© One of the main fears of the textile industry is that new technologies, such as artificial intelligence and automation, will eliminate the employment of millions of workers. How likely is this and what to do about it? The Executive Director of Fundación C&A explains.
Artificial intelligence is transforming the way we shop. Just look at the recent launch of Amazon Go in Seattle, the first store in the world without boxes or rows. Will this also change the way our clothes are produced, perhaps eliminating the employment of millions of workers in the textile industry?
With the rise of automation in innovative processes such as SoftWear Automation and Sewbo, and, the gradual reshoring or “homecoming” of textile production, it is not surprising that many are announcing (or fearing) the rise of the robot age. In fact, in 2016, the International Labour Organization warned that in the coming decades, textile workers in countries such as Indonesia, Cambodia and Vietnam could be replaced by robots. Without adequate control, this progress could lead to significant job losses in producing countries.
But the reality may be different. First, automation is not yet able to compete on price with manual labor. It will take time, but this will give the textile industry an opportunity to prepare.
Second, automation can have a positive effect on jobs by turning repetitive, minimum-wage jobs into jobs that need higher skills and better pay. However, this requires leadership and a significant effort on the part of governments, businesses and civil society. A change in the power dynamics between employers and employees is needed, as well as careful mitigation in addition to resources for conversion.
The emergence of concerns about automation and other types of innovation may seem fortuitous, but it has many factors behind it: the global garment industry is at a turning point. Never before has there been such a great potential disruption. At the same time, the level of pre-competitive collaboration between brands, retailers and manufacturers continues to rise. This should give us hope that the industry is taking sustainability seriously and is bold enough to set aside “lone wolf” approaches for the common good, whether with processes that include robots or techniques that can be executed immediately.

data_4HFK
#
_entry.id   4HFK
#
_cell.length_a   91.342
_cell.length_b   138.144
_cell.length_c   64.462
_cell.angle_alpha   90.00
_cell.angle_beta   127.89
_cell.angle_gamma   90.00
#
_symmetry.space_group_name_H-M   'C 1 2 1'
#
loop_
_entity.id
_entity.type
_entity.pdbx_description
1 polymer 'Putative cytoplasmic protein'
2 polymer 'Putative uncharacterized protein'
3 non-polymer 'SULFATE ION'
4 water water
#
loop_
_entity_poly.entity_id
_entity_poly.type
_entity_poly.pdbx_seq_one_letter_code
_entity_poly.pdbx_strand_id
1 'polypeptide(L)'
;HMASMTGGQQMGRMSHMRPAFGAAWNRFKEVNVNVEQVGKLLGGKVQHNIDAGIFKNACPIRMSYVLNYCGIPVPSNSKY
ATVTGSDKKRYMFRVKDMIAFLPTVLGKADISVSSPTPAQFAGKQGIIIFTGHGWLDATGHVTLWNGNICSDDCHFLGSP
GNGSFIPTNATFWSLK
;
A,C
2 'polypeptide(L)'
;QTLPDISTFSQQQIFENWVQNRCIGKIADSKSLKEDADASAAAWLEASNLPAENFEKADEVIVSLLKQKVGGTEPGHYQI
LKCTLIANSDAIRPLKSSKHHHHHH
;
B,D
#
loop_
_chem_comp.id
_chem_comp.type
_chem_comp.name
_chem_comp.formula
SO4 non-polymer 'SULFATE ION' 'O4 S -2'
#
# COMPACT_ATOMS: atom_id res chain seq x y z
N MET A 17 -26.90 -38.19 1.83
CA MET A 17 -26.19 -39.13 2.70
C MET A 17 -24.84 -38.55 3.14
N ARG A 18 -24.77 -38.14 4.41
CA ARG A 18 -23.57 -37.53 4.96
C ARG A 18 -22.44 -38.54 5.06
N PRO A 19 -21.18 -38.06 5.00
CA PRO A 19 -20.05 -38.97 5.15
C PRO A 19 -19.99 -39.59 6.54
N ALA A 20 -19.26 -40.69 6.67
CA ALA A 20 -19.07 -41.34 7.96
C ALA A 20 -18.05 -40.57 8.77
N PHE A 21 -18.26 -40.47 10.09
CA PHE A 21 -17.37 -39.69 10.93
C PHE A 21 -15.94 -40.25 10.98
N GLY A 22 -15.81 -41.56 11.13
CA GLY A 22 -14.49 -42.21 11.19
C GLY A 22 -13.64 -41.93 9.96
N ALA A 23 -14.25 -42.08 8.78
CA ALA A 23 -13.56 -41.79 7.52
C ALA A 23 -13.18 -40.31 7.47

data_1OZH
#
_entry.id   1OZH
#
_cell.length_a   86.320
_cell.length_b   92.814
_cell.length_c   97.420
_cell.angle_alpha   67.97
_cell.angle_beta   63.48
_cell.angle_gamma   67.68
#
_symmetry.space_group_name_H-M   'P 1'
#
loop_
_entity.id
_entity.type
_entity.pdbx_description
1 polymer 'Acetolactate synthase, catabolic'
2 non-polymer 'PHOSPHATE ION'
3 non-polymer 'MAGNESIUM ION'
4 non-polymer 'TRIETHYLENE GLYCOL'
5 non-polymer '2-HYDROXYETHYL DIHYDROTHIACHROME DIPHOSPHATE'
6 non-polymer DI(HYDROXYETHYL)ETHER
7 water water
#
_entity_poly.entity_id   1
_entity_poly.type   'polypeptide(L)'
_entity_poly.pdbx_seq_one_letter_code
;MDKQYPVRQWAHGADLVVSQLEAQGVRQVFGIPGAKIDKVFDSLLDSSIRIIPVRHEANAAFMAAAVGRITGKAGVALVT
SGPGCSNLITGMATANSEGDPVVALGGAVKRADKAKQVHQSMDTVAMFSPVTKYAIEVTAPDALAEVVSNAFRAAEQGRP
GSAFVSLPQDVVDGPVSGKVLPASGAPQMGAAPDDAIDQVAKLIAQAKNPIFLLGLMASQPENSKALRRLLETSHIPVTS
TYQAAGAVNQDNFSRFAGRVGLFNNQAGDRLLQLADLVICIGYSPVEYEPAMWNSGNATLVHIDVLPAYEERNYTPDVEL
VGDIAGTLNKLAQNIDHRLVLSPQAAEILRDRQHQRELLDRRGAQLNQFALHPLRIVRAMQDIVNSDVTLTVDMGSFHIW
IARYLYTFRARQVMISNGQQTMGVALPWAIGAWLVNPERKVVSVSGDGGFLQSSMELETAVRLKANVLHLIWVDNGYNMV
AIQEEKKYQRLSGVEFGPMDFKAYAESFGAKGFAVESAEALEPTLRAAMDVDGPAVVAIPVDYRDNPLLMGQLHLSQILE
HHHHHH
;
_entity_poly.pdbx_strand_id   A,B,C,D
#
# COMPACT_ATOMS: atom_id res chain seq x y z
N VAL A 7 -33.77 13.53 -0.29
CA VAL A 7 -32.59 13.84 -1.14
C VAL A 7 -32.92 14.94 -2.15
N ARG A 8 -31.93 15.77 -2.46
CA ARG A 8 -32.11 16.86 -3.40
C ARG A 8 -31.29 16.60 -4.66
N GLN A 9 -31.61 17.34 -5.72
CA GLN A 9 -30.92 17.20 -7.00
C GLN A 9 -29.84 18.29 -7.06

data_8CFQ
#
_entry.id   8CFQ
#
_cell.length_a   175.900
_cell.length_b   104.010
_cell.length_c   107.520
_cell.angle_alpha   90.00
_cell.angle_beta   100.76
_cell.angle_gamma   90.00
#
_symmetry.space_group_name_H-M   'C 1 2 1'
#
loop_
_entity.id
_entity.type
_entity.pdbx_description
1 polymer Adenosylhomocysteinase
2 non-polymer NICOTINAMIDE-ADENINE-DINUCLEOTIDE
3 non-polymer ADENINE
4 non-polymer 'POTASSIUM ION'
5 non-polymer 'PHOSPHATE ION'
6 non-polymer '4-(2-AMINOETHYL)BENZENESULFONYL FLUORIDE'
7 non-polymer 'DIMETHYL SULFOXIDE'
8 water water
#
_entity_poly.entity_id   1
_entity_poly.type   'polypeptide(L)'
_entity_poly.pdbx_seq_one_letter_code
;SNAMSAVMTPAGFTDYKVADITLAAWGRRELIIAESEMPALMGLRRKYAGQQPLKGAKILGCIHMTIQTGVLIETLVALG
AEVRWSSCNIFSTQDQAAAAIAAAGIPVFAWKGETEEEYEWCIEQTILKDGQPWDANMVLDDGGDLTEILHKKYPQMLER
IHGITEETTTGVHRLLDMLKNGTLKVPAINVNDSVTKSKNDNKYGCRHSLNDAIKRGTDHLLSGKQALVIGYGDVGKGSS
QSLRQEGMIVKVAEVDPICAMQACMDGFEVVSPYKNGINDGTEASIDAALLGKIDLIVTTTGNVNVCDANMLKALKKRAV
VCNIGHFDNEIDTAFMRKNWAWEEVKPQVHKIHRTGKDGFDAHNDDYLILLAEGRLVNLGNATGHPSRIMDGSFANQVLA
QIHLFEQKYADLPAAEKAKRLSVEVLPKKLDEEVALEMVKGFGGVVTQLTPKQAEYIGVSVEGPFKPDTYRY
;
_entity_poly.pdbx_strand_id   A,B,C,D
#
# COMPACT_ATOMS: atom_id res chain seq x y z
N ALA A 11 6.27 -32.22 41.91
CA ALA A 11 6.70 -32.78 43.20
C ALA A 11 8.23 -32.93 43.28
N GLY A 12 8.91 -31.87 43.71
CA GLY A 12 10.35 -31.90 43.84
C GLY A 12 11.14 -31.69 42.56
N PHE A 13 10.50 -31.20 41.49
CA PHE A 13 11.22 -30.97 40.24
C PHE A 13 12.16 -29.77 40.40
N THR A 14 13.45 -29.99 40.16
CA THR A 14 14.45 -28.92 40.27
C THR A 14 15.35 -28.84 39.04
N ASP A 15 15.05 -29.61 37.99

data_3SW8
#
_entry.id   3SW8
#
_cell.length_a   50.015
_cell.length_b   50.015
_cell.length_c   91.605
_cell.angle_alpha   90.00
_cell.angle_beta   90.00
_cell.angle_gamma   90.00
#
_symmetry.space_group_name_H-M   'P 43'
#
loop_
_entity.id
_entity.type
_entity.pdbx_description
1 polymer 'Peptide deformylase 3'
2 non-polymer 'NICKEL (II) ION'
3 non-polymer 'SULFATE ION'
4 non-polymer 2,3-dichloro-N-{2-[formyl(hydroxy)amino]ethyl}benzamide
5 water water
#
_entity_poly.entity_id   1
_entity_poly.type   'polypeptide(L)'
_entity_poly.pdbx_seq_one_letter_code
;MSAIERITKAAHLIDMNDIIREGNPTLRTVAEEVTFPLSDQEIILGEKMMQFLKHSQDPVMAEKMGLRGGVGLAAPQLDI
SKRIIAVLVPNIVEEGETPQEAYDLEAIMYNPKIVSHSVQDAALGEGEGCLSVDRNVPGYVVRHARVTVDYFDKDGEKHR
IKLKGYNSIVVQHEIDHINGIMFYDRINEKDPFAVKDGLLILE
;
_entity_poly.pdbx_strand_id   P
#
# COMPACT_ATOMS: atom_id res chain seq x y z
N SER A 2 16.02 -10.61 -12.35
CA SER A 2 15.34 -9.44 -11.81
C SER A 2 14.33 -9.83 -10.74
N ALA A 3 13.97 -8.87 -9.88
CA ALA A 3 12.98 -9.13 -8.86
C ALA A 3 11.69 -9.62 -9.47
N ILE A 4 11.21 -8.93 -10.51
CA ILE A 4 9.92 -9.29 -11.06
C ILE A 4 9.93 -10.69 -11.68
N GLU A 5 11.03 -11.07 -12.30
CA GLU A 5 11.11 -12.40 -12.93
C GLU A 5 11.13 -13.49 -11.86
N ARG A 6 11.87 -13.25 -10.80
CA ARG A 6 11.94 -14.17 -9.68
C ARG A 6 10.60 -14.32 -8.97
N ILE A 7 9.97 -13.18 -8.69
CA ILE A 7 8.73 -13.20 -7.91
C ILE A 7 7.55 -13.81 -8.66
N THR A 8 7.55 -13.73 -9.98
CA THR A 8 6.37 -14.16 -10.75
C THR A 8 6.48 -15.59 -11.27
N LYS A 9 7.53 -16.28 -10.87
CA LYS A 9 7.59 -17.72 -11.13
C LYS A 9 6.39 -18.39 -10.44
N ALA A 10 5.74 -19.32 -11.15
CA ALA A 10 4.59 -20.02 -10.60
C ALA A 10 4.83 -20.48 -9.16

The Pulse of the Fashion Industry report showed that, if we continue to operate in the same way, fashion brands and retailers will see, by 2030, losses of 45 billion a year (a reduction of around 3% in EBIT). But how can we change this linear, waste-generating business model underlying our industry? We need to question our assumptions, challenge our economic motivations and bet on innovation.
Last year, C&A Foundation created a collaborative platform called Fashion for Good, which aims to find, drive and scale up innovations that seek to transform how we design, produce, sell and reuse the clothes we love so much. For example, We aRe SpinDye is an innovator who has developed a new dyeing technique that reduces water consumption by 85%, the use of chemicals by 70% and energy/CO2 by 30%. Also, Tamicare Ltd, created Cosyflex, the first technology in the world for the mass manufacture of finished and 3D printed textile products.
What is especially powerful, however, is the collaborative nature of Fashion for Good. By bringing together a diverse group of global brands and retailers (including C&A, Adidas, Kering, Galeries Lafayette and Zalando, all willing to test new technologies, processes and models in their own supply chain), we can help these innovators test and replicate what works across the textile industry.
Several technologies are enabling greater transparency and therefore greater accountability in the sector. The fact that purchasing practices can influence (positively and negatively) the working conditions of factories is something that is well documented. If these practices were publicly evaluated, perhaps buyers would have an incentive to change. But above all, this emerging “data economy” is helping us see what’s hidden and take responsibility for finding a better path. Now, more than ever, we have information. It is time to act.
The author is Executive Director of Fundación C&A.
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